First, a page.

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It is indicative of our age that the notion of downloading and digitizing human memories directly from someone’s brain doesn’t sound entirely far-fetched.

By the end of his play “Ed, Downloaded,” now in its Seattle premiere at Washington Ensemble Theatre, author Michael Mitnick hasn’t done much to convince you such a thing is possible. Yet.

The core concept of this quirky sci-fi tale about memory as romantic crypt, is fuzzy yet intriguing. And at its liveliest the WET folks have translated the gimmicky script into a flashy-cool live/video venture.

But Metnick houses his futuristic concept in a plot motif as old as dust: The standard love triangle, with the sweet, schleppy nerd Ed (Noah Benezra), a guide at a geological museum, as the love object of two opposing female caricatures.

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Selene (Gin Hammond), older than Ed and his fiancé, is the smothering mother figure who fusses and henpecks. Ruby (charmer Adria LaMorticella) is the gamin street artist who beguiles Ed with her whimsical, sexy spontaneity.

Ed’s passivity, and Benezra’s sluggish portrayal, make you wonder why the title character is such a hot commodity. Maybe he just needs to be irresistible, and (that other handy trope) dying from an incurable disease, for the plot to boot up.

You see, Selene toils in a “forevertery,” where the living pay to download their memories and choose favorites to access in the afterlife. (The religious implications of believing there is an afterlife are of no matter here.)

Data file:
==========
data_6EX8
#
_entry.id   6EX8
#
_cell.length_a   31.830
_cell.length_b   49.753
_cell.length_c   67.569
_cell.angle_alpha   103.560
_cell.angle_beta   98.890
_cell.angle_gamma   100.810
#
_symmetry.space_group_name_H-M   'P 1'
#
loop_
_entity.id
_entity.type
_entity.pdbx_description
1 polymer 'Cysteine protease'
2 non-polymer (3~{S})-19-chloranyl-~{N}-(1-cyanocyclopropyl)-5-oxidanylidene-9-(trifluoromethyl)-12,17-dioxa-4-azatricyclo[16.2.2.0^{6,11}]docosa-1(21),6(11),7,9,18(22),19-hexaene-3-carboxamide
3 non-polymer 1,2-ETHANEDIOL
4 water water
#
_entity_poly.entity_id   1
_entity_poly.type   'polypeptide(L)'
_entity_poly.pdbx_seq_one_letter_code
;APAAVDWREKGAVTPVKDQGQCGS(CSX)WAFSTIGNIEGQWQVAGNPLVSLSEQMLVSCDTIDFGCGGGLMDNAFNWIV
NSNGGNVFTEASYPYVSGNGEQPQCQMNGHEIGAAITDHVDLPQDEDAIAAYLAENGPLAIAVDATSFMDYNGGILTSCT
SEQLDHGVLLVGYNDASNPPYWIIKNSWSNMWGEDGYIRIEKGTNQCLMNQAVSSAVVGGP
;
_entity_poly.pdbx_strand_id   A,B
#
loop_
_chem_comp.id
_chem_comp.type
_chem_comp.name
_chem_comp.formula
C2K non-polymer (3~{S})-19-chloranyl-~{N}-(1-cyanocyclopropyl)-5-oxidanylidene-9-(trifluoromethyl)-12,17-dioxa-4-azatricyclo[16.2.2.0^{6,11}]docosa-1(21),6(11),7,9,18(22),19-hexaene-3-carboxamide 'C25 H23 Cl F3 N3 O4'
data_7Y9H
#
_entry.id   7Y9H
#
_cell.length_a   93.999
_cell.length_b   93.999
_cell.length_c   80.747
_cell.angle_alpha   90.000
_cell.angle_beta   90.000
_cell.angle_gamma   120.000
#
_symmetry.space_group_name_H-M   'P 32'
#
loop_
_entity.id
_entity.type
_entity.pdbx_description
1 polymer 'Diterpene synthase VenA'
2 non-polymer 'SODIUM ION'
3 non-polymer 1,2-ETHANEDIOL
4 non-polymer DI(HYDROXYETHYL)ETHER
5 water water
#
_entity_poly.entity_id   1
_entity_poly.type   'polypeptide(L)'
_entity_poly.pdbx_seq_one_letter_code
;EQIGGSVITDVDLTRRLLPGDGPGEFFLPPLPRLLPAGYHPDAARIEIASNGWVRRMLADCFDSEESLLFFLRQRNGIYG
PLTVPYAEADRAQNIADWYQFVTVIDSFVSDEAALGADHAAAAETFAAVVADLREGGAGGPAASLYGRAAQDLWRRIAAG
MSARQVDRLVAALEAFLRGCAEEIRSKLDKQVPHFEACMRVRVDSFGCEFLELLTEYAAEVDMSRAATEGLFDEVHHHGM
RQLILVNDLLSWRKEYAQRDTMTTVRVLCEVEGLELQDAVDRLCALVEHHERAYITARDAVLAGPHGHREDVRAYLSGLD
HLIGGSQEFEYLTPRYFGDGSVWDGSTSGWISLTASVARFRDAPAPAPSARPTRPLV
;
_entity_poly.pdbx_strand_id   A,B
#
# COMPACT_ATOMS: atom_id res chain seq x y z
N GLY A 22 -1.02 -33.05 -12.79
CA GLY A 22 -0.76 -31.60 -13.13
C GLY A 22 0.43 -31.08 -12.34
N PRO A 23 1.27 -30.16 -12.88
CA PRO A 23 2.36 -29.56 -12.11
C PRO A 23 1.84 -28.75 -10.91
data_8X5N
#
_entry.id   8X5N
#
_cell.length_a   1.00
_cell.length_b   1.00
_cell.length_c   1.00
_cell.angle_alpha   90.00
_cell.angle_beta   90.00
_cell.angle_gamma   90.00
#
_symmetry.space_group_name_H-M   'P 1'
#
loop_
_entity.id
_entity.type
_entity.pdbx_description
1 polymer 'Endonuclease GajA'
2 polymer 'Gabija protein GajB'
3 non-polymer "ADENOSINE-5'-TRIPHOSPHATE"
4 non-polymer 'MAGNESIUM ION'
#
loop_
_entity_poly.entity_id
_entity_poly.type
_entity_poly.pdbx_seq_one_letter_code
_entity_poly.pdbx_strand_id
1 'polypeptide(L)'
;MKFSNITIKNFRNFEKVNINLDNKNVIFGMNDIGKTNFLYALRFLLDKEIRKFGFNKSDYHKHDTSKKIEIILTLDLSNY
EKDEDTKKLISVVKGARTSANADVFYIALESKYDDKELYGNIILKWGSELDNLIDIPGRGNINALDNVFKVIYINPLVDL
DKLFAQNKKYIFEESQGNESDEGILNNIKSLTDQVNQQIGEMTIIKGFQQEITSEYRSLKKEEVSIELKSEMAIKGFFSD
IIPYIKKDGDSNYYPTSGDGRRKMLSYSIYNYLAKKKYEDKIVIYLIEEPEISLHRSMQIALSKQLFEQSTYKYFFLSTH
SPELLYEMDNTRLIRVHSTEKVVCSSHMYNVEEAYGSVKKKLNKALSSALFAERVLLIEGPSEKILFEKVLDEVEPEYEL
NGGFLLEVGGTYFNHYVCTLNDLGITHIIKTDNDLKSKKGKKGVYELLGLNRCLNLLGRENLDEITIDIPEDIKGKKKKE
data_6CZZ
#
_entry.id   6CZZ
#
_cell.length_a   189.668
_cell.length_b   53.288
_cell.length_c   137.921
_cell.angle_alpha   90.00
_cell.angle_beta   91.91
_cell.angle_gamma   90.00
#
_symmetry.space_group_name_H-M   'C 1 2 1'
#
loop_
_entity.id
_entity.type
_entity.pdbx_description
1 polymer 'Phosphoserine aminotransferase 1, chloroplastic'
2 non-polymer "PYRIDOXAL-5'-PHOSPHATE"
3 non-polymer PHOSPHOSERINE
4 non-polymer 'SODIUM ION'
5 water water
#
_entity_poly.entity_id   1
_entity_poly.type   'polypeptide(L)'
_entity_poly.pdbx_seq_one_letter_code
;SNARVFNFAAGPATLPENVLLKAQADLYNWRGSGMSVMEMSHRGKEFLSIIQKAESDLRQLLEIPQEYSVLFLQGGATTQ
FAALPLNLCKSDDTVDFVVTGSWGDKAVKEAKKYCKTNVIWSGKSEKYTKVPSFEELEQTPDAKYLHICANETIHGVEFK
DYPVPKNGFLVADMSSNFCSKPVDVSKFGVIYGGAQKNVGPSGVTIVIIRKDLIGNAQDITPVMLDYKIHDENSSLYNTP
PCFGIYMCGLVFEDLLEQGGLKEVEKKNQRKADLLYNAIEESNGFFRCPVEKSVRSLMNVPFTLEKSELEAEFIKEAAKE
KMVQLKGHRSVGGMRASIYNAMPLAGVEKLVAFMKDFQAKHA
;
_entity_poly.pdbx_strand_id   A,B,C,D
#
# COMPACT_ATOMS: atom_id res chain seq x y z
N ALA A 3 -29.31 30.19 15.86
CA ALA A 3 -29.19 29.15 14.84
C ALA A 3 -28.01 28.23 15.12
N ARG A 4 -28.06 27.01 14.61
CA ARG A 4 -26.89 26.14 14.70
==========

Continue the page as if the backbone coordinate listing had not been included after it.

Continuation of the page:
When Selene realizes Ed has been cheating with Ruby, she busts into his Memory Box to find … wait a minute! That gal he’s hiking, laughing, canoodling with in those fave flashbacks? Not Selene.

Aces at making big effects with tiny budgets, director Ali el-Gasseir and the WET team conjure a swell forevertery with plexiglass, flashing colored lights, sound effects, video. As Selene frantically tries to revise and subvert Ed’s memory clips, we’re treated to a whirring, clanging, strobing freak-out of fast forwards and re-edits.

But we end up with a pile of contrivance, and the acrid aftertaste of another Hell-hath-no-fury catfight. The finale is especially cruel to Hammond’s shrewish but devoted “cougar” Selene — whose high-tech revenge is not so sweet.

Misha Berson:

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